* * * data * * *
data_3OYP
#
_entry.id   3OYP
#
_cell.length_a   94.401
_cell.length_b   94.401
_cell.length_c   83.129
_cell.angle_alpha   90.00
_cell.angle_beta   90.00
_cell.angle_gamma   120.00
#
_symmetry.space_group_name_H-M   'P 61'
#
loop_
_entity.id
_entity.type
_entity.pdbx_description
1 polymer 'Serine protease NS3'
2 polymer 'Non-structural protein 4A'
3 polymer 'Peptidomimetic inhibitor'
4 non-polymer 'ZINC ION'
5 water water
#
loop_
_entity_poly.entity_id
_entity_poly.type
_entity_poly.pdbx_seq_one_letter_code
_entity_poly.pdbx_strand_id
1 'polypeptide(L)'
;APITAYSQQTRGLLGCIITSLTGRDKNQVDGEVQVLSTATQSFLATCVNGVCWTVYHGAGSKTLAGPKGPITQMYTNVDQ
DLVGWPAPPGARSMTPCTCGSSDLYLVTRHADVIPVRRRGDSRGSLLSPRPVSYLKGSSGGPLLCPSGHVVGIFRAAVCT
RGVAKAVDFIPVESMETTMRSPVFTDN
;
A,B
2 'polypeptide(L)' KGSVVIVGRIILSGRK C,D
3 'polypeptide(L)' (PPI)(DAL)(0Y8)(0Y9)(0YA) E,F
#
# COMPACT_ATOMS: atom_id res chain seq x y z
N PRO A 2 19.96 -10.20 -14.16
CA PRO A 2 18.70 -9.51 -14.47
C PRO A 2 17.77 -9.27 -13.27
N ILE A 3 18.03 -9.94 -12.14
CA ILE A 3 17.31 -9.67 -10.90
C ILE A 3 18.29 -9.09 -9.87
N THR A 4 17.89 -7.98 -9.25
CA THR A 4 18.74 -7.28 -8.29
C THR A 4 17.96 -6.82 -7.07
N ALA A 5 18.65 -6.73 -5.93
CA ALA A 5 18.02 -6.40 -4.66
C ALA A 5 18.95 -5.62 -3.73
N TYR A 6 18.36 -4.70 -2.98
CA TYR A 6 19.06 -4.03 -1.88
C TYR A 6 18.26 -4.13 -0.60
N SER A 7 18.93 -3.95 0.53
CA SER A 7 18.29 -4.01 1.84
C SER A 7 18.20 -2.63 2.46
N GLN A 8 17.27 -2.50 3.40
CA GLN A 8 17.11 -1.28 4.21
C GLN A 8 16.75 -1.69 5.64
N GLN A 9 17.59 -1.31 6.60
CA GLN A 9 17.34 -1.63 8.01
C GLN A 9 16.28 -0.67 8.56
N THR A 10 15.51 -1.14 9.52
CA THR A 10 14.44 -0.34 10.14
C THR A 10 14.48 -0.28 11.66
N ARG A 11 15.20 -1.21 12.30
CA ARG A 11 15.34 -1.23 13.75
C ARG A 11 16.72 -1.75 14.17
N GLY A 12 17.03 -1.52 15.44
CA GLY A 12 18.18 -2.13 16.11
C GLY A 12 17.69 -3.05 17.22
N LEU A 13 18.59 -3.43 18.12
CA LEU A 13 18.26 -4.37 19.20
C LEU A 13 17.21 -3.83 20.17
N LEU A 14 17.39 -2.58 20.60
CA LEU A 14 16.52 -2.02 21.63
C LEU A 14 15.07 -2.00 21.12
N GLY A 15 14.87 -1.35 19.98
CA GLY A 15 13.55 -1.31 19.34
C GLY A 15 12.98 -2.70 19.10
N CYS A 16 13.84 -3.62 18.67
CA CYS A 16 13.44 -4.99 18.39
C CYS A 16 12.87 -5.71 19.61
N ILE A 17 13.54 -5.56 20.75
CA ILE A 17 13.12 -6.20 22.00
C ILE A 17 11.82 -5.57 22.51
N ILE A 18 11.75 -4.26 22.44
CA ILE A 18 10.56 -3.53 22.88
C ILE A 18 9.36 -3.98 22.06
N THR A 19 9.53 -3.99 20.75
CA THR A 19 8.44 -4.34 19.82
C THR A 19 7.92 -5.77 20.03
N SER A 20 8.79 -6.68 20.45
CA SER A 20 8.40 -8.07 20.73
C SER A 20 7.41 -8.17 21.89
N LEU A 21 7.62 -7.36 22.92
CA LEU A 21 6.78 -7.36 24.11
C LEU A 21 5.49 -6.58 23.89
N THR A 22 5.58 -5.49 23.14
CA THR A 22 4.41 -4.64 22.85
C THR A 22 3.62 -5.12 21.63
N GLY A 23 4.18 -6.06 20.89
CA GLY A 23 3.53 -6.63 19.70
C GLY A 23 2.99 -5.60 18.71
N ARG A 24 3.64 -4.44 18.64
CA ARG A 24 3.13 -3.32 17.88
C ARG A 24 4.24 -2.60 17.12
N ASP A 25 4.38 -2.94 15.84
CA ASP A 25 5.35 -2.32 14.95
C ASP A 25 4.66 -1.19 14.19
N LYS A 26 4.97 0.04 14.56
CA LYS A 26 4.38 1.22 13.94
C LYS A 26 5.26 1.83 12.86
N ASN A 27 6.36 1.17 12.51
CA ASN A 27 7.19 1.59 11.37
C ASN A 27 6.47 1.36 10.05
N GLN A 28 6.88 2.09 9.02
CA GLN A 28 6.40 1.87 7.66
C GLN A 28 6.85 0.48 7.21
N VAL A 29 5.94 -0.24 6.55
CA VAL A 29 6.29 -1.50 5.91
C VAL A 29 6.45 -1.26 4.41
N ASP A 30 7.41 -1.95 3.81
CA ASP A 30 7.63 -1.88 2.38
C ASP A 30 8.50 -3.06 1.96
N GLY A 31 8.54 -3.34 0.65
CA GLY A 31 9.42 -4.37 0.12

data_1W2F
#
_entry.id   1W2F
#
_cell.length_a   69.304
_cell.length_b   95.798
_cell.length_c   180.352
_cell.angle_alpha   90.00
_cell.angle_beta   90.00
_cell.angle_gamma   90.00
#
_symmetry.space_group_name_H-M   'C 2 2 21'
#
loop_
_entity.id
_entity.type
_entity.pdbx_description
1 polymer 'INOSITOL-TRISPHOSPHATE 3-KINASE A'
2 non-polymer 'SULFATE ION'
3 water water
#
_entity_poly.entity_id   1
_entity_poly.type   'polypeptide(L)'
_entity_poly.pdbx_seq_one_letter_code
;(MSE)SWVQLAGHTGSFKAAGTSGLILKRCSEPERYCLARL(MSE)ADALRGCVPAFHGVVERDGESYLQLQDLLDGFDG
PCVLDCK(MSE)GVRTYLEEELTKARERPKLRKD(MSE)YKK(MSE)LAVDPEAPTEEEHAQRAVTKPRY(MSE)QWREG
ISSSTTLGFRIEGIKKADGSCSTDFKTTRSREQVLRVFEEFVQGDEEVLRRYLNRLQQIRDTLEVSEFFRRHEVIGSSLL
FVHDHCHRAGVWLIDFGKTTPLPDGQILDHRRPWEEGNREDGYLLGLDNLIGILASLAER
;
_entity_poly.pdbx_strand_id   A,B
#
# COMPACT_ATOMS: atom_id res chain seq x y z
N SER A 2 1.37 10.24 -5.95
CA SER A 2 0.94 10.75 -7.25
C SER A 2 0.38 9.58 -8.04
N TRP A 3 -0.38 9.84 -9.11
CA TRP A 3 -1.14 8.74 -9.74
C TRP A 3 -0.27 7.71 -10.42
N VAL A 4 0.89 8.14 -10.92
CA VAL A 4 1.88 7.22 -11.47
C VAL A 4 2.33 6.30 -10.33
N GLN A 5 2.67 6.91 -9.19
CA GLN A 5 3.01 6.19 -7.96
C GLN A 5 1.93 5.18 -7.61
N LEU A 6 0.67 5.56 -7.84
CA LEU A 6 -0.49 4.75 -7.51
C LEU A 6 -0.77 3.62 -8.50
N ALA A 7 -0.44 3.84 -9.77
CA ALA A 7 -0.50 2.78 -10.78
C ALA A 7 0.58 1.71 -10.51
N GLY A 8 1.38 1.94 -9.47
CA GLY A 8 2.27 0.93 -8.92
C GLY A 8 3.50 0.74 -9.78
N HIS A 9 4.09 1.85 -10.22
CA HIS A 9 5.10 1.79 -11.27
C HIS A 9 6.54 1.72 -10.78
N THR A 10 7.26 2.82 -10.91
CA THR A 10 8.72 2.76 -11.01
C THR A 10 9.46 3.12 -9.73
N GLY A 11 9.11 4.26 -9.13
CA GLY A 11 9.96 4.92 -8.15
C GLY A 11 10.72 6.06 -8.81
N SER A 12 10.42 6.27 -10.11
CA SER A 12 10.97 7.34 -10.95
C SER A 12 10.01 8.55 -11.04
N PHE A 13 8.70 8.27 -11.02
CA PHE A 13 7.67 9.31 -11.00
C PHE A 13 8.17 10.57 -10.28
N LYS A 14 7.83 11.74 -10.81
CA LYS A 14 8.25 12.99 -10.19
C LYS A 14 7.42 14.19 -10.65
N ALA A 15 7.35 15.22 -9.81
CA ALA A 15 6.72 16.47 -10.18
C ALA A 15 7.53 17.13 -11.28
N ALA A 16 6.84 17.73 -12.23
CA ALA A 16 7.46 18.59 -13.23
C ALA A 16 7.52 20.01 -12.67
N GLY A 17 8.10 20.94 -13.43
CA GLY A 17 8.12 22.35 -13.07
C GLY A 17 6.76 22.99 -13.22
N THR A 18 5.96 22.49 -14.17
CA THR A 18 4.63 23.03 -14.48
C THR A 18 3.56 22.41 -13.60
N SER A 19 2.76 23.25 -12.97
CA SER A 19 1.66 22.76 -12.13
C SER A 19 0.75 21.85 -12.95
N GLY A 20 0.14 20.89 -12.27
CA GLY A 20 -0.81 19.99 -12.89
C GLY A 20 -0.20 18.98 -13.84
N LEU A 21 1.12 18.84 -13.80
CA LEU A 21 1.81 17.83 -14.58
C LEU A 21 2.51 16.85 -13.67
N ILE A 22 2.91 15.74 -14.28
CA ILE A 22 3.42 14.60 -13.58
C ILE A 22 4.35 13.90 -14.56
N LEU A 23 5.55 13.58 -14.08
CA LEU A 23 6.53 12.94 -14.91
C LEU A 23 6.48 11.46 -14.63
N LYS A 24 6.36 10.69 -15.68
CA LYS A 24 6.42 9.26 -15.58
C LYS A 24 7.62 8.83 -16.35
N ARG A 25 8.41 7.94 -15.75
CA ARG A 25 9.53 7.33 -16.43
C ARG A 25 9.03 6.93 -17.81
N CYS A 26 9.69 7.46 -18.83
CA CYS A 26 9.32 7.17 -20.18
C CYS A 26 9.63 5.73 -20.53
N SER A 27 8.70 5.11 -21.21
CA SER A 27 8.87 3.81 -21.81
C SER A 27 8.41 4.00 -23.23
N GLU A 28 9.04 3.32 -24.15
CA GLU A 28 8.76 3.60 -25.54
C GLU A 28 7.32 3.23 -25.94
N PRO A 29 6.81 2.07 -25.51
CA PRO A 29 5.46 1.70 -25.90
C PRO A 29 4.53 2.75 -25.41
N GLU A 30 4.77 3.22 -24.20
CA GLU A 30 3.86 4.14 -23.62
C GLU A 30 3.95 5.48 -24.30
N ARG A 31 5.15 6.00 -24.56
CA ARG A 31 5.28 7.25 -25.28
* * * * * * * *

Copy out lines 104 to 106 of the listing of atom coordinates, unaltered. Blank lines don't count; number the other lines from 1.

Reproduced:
C GLY A 23 2.99 -5.60 18.71
N ARG A 24 3.64 -4.44 18.64
CA ARG A 24 3.13 -3.32 17.88